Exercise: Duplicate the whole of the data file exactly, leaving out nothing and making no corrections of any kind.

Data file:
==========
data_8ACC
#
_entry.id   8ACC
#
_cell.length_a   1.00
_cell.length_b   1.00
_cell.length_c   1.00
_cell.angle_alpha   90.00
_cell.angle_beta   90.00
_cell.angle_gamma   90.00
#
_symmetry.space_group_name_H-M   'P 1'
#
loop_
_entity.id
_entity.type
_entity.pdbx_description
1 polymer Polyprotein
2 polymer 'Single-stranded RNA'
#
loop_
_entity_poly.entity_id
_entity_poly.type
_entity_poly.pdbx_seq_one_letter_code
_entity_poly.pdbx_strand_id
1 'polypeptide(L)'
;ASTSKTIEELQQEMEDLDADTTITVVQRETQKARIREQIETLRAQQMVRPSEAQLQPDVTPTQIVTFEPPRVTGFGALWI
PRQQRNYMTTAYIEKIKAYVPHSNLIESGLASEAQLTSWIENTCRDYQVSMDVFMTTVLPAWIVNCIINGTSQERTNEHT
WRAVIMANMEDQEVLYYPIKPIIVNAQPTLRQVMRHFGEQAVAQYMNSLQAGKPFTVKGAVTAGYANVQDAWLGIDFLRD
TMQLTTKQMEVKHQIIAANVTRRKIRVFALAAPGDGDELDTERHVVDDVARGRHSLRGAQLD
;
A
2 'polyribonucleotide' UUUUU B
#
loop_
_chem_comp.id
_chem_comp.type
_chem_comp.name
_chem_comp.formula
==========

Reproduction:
data_8ACC
#
_entry.id   8ACC
#
_cell.length_a   1.00
_cell.length_b   1.00
_cell.length_c   1.00
_cell.angle_alpha   90.00
_cell.angle_beta   90.00
_cell.angle_gamma   90.00
#
_symmetry.space_group_name_H-M   'P 1'
#
loop_
_entity.id
_entity.type
_entity.pdbx_description
1 polymer Polyprotein
2 polymer 'Single-stranded RNA'
#
loop_
_entity_poly.entity_id
_entity_poly.type
_entity_poly.pdbx_seq_one_letter_code
_entity_poly.pdbx_strand_id
1 'polypeptide(L)'
;ASTSKTIEELQQEMEDLDADTTITVVQRETQKARIREQIETLRAQQMVRPSEAQLQPDVTPTQIVTFEPPRVTGFGALWI
PRQQRNYMTTAYIEKIKAYVPHSNLIESGLASEAQLTSWIENTCRDYQVSMDVFMTTVLPAWIVNCIINGTSQERTNEHT
WRAVIMANMEDQEVLYYPIKPIIVNAQPTLRQVMRHFGEQAVAQYMNSLQAGKPFTVKGAVTAGYANVQDAWLGIDFLRD
TMQLTTKQMEVKHQIIAANVTRRKIRVFALAAPGDGDELDTERHVVDDVARGRHSLRGAQLD
;
A
2 'polyribonucleotide' UUUUU B
#
loop_
_chem_comp.id
_chem_comp.type
_chem_comp.name
_chem_comp.formula